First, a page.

I'm writing some code and ended up with this problem. I have N products and I have to form all possible combinations of these products, form a product catalog and find some properties, like price. In order to do this I have to form the catalog of products from the given products (exhaustively, but no duplicates allowed). Is there a standardized algorithm for doing this? Note that the catalogs can contain any positive number of products.
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The first few sections of The Art of Computer Programming, vol. 3, Sorting and Searching discusses Inversion and Permutation (of a set and multisets) in great detail. In this case it is important to dabble in theory a bit, see what's out there. The code will follow, but if this is "leisure time coding", why not do it including "leisure time theory" as well? Betcha it's going to be cool, you'll know the whats but you'll also know the whys! 


Combinations can be represented by a bitvector. If a bit is set, the element is present in the combination. So you simply have to enumarte all numbers from 1 to 2^N1 (from 0000001, last element present till 1111111, all elements present), and will represent a possible combination.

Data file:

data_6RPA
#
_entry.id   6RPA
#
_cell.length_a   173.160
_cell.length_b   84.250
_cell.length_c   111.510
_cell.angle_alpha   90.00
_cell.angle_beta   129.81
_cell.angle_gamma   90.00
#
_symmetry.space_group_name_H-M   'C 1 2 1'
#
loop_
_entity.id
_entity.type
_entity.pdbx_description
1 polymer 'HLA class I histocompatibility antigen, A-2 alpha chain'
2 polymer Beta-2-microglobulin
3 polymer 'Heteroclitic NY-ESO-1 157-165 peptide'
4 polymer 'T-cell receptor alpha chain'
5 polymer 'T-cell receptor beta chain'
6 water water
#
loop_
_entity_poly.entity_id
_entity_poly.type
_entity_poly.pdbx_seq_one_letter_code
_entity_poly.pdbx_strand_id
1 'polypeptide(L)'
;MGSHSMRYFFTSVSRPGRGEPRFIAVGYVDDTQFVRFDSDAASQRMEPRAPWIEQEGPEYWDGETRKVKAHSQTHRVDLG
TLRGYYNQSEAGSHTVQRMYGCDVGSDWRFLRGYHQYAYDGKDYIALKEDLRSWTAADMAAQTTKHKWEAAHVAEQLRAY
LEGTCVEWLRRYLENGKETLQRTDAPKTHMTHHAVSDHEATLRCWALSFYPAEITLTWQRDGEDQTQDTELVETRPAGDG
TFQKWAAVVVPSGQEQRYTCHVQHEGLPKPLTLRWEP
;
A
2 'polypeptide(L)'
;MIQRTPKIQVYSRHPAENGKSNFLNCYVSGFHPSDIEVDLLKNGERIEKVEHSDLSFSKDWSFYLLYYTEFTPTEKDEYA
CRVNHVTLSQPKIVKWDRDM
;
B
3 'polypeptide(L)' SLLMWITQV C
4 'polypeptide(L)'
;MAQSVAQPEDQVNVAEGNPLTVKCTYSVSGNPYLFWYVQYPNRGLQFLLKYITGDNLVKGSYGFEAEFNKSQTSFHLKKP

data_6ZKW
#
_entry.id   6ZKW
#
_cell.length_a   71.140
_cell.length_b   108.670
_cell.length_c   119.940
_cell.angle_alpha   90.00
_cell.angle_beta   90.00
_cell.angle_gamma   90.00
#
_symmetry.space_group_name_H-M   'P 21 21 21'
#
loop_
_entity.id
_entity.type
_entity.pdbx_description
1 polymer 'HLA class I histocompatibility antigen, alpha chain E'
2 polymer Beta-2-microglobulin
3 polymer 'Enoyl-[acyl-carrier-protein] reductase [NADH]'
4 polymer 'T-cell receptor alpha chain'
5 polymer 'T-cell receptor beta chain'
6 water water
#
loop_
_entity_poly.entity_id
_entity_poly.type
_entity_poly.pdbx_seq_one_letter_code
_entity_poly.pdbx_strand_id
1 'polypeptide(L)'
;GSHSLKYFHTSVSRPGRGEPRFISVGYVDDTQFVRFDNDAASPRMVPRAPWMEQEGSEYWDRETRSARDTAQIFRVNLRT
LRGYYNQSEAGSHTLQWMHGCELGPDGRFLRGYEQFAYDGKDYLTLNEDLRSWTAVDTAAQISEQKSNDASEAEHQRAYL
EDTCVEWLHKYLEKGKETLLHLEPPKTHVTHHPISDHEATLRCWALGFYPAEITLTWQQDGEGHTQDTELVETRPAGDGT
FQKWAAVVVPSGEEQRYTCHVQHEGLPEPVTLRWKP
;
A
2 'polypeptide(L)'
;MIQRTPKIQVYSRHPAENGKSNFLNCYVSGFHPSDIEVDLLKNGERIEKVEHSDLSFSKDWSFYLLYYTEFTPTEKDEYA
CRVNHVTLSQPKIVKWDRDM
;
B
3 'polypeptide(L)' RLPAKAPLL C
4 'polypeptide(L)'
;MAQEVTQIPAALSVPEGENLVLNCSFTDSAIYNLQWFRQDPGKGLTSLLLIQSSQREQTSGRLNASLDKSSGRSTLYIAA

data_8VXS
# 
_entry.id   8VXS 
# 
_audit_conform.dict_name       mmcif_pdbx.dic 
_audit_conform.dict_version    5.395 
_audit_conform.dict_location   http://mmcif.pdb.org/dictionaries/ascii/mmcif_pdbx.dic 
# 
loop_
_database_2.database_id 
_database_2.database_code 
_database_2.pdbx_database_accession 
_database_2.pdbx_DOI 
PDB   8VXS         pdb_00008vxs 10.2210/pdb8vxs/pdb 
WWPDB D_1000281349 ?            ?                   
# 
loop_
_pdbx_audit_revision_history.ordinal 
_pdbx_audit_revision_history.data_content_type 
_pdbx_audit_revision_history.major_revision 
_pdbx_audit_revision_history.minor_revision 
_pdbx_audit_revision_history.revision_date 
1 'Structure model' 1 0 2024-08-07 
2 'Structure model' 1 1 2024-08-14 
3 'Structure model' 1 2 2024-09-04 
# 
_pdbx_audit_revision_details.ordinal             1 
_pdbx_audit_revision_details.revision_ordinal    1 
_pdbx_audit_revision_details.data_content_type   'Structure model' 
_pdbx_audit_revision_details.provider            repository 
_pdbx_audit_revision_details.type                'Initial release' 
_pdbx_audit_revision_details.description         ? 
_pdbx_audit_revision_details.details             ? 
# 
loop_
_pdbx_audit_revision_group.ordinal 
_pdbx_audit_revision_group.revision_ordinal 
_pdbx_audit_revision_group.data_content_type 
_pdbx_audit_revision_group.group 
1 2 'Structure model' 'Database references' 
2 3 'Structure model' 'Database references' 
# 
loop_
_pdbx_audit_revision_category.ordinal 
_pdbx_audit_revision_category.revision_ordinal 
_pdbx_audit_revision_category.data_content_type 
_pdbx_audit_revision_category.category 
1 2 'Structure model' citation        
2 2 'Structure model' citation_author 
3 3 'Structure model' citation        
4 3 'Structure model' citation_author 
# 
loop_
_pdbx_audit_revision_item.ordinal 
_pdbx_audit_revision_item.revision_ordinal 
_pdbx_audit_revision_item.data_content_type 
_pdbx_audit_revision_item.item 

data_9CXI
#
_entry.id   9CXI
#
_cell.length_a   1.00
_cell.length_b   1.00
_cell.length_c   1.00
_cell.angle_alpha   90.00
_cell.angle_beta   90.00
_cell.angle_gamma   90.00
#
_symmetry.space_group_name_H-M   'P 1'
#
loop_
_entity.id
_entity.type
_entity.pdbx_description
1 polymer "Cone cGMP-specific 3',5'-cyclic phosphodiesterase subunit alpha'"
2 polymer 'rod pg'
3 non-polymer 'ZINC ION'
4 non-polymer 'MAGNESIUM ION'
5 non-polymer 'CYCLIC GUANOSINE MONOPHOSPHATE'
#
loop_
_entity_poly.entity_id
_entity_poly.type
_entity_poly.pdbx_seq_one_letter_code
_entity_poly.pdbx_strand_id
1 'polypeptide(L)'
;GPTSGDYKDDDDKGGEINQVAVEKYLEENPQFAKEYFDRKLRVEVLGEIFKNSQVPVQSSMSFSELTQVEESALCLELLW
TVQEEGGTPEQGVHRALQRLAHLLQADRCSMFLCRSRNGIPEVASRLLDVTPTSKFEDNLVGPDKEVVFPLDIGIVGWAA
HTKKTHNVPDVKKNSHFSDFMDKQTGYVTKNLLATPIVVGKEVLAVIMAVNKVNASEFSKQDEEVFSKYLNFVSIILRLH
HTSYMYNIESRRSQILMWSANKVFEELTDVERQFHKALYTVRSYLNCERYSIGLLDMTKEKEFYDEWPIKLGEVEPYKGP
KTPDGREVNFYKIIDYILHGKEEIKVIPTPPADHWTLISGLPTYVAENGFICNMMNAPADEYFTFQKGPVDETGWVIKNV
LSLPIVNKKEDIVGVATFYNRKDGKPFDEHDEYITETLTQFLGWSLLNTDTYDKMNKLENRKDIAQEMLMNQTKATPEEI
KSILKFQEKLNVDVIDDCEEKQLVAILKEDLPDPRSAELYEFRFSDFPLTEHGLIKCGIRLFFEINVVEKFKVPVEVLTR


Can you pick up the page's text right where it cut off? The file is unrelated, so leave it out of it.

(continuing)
A naive implementation to print all combination of characters from a give string:
Quite simple but may have performance problem. Take it if it could help. If you're looking for permutation(I can't tell from your description), I implemented the algorithm in The Art of Computer Programming:
It's quite efficient and C++ stl algorithm uses the same algorithm. 


You can do this in python, using itertools.combinations in following way:
what gives as result:
Solution inspired by this answer of @danh. 


for i = 1 to 2^N
and use bit hax... I think... – quasiverse Aug 29 '11 at 12:05any positive number
is much too vague. For very small numbers, the problem is solvable in memory, but soon it isn't.exhaustively
is a word, you surely don't like to hear in that context. See yi_H's answer, and think about 2^65 combinations for 65 elements. – user unknown Aug 29 '11 at 13:23